Many lawyers assume that the corporate attorney–client privilege protects communications between two lawyers representing the same company. But a recent decision from the USDC for Pennsylvania’s Eastern District reminds us that the privilege does not protect communications that (1) convey facts obtained from an outside source and (2) do not contain client confidences. FTC v. Abbvie, Inc., 2015 WL 8623076 (E.D. Pa. Dec. 14, 2015). You may read the decision here.
In Abbvie, the FTC sued Abbvie, Inc. and Besins Healthcare, Inc. alleging that the two companies filed sham patent-infringement lawsuits against two other companies to delay the latter’s approval of generic drugs. The FTC and the defendants engaged in multi-faceted discovery dispute covering several privilege subtopics, but the dispute over one email is of particular interest.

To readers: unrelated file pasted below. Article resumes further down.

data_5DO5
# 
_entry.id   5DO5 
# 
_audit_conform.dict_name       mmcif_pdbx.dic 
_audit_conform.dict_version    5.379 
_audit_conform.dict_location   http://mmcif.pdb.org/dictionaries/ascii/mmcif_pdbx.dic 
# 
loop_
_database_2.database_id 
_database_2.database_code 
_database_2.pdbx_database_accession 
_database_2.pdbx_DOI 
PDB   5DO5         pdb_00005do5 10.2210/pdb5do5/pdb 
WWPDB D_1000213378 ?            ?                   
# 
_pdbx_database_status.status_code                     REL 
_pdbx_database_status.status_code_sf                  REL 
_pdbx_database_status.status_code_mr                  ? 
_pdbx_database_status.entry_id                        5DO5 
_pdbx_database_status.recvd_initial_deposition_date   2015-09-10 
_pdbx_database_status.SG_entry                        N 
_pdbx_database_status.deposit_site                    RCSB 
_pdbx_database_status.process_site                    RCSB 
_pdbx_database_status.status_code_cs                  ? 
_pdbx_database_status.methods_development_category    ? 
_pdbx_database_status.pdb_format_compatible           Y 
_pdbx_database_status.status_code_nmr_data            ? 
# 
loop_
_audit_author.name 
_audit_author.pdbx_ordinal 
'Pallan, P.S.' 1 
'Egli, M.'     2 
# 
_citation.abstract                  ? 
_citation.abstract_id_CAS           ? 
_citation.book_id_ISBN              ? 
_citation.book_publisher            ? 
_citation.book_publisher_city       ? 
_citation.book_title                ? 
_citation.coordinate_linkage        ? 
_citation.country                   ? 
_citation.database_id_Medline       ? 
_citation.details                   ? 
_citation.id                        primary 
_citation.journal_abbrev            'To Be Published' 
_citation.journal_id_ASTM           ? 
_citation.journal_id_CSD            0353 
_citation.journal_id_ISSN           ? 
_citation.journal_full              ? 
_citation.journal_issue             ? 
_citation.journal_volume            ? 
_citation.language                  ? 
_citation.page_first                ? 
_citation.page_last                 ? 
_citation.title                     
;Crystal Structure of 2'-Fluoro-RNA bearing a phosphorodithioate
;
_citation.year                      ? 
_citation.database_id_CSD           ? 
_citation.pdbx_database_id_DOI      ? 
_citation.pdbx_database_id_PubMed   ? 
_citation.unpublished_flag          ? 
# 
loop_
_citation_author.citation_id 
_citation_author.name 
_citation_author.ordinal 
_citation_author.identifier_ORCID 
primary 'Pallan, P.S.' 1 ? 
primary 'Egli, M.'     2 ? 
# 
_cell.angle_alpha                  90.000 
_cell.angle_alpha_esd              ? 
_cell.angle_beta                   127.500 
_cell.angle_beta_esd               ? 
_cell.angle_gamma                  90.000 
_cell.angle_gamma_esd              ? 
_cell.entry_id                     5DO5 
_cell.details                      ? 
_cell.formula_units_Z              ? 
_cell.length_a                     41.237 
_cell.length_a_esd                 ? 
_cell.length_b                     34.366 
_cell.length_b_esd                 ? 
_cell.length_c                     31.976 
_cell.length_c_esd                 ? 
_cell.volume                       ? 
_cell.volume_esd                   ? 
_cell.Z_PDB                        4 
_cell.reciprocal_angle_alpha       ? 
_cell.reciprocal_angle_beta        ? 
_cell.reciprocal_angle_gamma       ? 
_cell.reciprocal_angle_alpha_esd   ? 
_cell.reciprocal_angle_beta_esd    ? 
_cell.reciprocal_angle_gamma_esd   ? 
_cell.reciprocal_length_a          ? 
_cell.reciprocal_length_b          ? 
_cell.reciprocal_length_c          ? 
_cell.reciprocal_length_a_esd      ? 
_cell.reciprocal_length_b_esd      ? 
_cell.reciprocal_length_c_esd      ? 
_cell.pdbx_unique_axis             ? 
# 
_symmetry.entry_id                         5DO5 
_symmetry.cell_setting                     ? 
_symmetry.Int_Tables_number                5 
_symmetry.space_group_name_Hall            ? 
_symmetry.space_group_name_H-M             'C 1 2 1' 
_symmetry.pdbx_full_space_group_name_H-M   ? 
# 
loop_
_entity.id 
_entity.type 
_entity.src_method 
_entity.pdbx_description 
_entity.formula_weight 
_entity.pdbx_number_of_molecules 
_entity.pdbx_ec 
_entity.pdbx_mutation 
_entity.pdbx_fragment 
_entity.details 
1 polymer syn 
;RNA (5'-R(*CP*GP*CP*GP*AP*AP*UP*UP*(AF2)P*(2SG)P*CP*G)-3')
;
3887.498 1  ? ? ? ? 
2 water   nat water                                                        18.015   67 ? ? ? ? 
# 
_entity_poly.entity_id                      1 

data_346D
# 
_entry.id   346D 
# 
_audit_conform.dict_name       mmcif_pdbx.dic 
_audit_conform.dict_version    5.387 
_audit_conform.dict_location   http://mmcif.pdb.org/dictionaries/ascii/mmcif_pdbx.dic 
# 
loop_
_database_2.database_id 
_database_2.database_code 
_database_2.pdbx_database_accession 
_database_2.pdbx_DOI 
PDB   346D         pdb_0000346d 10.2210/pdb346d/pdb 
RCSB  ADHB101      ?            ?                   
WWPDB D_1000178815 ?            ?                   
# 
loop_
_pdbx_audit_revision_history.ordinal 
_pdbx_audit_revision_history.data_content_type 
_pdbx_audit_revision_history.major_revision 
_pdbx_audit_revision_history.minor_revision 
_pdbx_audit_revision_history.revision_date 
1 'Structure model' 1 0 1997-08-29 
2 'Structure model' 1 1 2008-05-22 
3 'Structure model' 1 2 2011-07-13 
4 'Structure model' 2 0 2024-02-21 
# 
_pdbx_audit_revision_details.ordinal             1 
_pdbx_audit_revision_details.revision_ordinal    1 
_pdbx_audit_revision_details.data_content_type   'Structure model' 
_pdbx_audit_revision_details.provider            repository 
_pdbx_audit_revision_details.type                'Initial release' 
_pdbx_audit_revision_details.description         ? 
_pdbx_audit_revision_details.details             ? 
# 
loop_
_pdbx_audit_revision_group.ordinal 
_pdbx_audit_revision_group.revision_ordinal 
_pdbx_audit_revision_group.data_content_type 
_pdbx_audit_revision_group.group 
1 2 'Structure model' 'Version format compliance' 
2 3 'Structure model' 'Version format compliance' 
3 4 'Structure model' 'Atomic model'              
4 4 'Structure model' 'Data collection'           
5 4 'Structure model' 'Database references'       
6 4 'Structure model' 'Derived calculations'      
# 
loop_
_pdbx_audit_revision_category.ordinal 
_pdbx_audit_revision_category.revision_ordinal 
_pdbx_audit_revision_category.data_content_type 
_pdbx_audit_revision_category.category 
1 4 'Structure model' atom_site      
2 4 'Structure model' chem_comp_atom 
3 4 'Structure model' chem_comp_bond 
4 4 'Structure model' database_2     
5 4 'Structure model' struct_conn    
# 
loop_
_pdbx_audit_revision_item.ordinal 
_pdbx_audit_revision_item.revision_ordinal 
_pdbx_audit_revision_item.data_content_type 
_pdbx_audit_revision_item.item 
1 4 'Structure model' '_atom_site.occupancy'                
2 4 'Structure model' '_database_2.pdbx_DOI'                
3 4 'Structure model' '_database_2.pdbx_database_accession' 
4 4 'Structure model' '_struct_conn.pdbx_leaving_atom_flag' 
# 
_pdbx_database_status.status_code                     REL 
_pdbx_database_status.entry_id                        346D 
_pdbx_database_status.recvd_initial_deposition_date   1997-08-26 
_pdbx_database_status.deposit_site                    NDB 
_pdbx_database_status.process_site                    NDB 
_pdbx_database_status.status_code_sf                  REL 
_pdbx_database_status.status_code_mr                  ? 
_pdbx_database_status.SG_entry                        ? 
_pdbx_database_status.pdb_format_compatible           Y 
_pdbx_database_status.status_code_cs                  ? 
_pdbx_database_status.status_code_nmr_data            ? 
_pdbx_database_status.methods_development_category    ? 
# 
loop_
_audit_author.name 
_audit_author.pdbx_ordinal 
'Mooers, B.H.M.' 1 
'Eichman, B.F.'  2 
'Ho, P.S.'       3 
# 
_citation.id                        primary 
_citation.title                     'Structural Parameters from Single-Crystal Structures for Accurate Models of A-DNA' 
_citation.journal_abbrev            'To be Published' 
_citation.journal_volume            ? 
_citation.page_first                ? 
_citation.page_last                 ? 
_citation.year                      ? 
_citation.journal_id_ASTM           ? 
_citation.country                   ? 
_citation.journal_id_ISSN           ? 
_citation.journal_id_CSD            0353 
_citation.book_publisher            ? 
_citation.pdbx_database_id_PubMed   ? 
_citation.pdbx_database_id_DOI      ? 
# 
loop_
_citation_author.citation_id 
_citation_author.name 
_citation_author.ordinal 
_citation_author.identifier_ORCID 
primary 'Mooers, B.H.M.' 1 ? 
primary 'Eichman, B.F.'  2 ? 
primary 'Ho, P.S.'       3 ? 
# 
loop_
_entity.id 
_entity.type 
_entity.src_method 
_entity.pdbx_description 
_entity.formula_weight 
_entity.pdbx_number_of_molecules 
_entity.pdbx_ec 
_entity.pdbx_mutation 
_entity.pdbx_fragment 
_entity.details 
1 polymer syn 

Besins’ outside counsel, Mahoney, met with a USPTO examiner and sent an email to Besins’ European outside counsel discussing the meeting and the examiner’s decision to allow the patent at issue. The FTC sought this email in discovery, but Besins claimed the attorney–client privilege precluded its disclosure.
The court rejected Besins’ privilege argument. The court stated that, “[w]hile the privilege protects facts provided in confidence by the client to the attorney, ‘an important limitation of the privilege is that it does not extend to facts provided by an attorney that do not reflect client confidences.’” Importantly, the court noted that the privilege specifically does not cover an attorney’s communication to her client of facts acquired from non-client sources.
After an in camera review of Mahoney’s email, the court noted that it simply relayed the patent examiner’s statement to Mahoney regarding a patent application, and had no “accompanying legal conclusions or perceptions.” The email was, the court noted, simply “an unprivileged fact provided by an attorney that does not reflect client confidences.”
In short, the court ruled that “Besins cannot refuse to disclose facts simply because that information came from a lawyer.” This ruling, buried in a lengthy opinion discussing several privilege issues, is a stark reminder that corporate lawyers should not assume that the privilege automatically covers their lawyer-to-lawyer emails.